Hundreds of civilians who were taken by opposition forces in South Sudan’s Western Equatoria region during an uptick in fighting are still missing, the UN’s top rights official said on Thursday, in a call for their immediate release.
The development reportedly happened in April, ahead of the signing in August of a new peace agreement aimed at ending years of bloody civil war involving President Salva Kiir and former vice-President, Riek Machar, who has backing from the Sudan People’s Liberation Army in-Opposition (SPLA-IO).
“Most of the abducted civilians are, as far as we know, still being held captive”, said Michelle Bachelet, UN High Commissioner for Human Rights. “The SPLA-IO (RM) must immediately release them, first and foremost the children.”
The High Commissioner’s appeal follows the publication of a UN report into grave rights abuses against villagers in South Sudan’s Gbudue and Tambura states, both of which are in Western Equatoria region.
A new peace agreement has been signed which puts the onus and responsibility on the warring parties to ensure that no atrocities are committed in future - David Shearer, Head, UNMISS
It details testimonies from victims and witnesses that indicate how women and girls as young as 12 were abducted by opposition forces…then paraded and lined up for commanders to choose as “wives”.
Some 900 people were abducted in total and 24,000 were forced to flee their homes, the report notes. Those who were not chosen were left for other fighters who subjected them to repeated rapes, while abducted young men and boys were forced to fight, or work as porters.
At least 28 villages were attacked by the same troops, along with a settlement for internally displaced people and a refugee camp, according to the report, which was compiled jointly by the Office of the High Commissioner for Human Rights (OHCHR) and the UN peacekeeping mission in South Sudan, UNMISS.
During these attacks, victims were subjected to “unlawful killings, abduction, rape, sexual slavery, forced recruitment and the destruction of property”, OHCHR said in a statement, which noted that three commanders had been identified who “allegedly had effective command and control of the forces committing these abuses, which may amount to war crimes”.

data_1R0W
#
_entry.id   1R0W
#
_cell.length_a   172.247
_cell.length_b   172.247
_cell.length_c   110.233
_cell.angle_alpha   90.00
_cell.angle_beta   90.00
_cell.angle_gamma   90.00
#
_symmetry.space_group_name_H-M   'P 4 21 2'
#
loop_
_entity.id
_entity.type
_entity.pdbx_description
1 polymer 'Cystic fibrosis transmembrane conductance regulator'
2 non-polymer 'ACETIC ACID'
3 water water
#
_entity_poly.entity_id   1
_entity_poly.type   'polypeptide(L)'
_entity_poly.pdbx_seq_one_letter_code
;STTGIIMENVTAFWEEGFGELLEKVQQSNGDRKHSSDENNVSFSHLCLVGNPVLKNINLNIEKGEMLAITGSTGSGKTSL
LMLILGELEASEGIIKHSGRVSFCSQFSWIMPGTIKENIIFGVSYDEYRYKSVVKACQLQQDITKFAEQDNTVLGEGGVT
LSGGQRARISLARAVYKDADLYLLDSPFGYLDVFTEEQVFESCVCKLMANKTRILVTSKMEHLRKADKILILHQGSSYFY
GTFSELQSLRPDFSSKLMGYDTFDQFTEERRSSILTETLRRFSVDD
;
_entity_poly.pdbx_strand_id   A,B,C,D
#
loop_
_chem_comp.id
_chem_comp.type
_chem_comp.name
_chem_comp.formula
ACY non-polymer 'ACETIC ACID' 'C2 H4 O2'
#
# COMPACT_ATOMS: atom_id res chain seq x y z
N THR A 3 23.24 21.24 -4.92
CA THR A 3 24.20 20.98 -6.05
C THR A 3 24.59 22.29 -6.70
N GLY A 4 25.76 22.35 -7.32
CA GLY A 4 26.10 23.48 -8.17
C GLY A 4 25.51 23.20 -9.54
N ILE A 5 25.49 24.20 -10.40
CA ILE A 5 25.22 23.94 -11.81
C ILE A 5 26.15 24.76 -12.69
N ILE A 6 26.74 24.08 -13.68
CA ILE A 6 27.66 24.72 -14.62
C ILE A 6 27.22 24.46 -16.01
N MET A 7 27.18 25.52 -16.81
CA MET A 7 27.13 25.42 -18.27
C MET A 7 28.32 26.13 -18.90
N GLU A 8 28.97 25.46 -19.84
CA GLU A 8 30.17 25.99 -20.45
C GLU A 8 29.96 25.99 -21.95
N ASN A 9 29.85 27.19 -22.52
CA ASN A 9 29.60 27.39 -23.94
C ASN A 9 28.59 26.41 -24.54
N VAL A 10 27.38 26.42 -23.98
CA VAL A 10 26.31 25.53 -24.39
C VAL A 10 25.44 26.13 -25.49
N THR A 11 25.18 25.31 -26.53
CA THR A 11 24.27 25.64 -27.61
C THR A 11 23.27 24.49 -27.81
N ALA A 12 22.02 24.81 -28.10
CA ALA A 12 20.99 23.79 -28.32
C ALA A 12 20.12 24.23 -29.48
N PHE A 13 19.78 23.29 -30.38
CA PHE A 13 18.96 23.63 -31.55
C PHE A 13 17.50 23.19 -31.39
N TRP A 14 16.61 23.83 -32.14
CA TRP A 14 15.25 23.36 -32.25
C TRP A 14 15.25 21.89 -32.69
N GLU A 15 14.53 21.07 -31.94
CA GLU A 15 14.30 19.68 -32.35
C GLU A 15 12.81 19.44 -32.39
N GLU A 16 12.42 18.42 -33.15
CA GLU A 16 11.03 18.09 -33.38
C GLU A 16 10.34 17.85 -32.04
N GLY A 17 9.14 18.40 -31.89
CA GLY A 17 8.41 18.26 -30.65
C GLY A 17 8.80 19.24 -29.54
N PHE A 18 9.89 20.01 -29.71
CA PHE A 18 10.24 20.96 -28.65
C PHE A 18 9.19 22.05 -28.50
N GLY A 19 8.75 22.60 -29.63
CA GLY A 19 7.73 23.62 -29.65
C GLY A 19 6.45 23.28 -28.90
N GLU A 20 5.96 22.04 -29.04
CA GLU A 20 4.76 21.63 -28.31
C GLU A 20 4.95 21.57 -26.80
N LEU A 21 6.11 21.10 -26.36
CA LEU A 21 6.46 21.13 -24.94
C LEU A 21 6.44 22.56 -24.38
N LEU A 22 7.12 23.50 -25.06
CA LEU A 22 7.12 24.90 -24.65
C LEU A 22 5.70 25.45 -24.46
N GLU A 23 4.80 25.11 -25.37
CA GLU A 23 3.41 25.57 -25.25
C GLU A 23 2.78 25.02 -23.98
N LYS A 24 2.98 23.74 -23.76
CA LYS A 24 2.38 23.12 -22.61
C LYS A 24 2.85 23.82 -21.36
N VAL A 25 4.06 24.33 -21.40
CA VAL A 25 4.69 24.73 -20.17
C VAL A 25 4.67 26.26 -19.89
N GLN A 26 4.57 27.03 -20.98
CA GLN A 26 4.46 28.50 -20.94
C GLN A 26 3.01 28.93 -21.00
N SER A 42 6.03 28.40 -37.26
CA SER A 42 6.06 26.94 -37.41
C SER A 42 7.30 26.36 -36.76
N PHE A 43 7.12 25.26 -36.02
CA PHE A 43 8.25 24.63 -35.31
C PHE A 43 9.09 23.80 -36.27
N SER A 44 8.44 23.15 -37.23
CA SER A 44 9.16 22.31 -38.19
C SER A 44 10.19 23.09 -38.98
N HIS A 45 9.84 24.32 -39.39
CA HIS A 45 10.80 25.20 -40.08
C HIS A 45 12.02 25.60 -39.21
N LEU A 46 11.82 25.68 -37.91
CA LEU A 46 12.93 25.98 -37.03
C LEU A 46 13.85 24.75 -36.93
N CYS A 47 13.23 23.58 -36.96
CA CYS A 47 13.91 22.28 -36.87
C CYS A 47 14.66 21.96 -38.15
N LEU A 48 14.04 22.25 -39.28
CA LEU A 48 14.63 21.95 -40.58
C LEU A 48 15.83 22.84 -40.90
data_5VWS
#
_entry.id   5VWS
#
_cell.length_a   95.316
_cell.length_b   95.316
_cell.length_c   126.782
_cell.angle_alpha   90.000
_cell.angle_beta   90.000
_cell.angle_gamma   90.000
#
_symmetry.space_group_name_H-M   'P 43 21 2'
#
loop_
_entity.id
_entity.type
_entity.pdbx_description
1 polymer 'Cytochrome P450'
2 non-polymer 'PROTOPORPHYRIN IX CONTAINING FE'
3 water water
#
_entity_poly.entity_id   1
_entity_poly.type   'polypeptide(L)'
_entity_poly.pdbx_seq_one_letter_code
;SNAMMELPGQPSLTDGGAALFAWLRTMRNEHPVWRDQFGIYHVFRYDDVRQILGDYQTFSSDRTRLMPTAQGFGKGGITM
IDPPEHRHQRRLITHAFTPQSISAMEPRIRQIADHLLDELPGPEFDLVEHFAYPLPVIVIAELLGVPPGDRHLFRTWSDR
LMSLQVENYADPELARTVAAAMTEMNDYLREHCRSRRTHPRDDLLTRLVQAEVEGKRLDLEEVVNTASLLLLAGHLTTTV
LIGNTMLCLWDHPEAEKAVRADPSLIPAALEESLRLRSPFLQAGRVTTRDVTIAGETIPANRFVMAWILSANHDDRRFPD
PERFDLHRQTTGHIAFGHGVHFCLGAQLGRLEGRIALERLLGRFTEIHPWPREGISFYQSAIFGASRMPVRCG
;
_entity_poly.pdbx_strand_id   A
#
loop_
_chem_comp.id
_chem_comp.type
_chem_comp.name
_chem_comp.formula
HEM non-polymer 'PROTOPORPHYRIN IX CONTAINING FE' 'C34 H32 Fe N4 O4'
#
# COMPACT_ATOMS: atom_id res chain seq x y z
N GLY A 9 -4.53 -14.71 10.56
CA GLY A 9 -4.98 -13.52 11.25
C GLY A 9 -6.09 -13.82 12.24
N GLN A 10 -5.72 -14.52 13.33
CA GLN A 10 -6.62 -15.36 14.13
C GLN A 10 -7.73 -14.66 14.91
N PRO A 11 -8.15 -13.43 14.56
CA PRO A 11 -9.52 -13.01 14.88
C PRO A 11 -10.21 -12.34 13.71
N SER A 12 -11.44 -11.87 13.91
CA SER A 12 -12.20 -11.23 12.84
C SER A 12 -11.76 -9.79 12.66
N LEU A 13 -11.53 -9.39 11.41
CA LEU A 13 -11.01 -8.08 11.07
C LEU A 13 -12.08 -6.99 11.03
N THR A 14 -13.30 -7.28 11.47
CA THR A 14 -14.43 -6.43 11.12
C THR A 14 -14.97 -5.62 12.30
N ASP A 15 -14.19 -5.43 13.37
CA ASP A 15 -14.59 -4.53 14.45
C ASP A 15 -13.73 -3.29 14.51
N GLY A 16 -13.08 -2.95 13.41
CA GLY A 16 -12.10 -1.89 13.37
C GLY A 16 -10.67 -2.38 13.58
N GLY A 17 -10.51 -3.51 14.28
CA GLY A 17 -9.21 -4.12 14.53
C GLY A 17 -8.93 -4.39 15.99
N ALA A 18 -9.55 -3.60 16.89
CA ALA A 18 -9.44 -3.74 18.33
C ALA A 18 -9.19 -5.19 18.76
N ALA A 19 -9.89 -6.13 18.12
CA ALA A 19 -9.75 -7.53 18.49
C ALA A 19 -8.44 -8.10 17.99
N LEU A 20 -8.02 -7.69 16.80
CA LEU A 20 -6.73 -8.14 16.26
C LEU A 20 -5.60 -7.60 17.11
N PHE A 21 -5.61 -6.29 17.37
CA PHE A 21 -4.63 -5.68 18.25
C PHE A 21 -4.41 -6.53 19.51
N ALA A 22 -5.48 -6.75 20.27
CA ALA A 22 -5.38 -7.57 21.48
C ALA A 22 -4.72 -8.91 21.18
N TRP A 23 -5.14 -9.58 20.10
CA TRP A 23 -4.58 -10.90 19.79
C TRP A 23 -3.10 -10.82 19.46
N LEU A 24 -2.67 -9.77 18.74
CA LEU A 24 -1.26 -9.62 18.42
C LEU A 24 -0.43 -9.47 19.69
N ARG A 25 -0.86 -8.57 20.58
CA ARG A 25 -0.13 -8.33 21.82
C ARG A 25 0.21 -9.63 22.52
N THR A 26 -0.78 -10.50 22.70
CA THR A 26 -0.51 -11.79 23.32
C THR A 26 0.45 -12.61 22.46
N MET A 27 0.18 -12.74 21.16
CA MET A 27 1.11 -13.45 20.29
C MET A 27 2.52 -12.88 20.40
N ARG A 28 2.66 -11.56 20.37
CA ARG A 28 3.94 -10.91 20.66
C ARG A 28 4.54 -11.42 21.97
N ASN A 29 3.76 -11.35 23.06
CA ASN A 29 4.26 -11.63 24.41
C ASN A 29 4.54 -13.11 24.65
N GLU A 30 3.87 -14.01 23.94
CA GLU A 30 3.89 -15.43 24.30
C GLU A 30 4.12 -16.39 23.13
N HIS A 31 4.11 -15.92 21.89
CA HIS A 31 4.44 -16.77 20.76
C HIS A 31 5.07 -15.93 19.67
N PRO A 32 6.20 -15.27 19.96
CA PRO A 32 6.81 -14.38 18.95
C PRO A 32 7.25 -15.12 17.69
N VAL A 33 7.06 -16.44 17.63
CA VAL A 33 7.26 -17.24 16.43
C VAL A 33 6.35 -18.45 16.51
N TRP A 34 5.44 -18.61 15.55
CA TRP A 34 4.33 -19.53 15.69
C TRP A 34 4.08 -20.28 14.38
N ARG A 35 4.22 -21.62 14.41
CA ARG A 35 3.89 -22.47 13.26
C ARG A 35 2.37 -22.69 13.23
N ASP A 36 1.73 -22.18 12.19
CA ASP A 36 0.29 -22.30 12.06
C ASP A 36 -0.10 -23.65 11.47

Government forces were also found to have harmed civilians in their offensives against SPLA-IO (RM) militia, the report said, noting that “these operations failed to distinguish between civilians and combatants”.
Head of UNMISS, David Shearer, expressed disappointment that the spike in violence happened while warring parties were negotiating a new peace agreement and despite reconciliation efforts in the region at the time.
“A new peace agreement has been signed which puts the onus and responsibility on the warring parties to ensure that no atrocities are committed in future,” Mr Shearer said. “UNMISS will be closely monitoring any potential violations and abuses.”
In addition to calling for the release of those taken during the attacks in Gbudue and Tambura, High Commissioner Bachelet called for rights abusers to be held accountable.
“As part of the revitalised peace process, it is also essential that the Government of South Sudan acts to hold the perpetrators of the abuses and violations detailed in this report to account,” she said.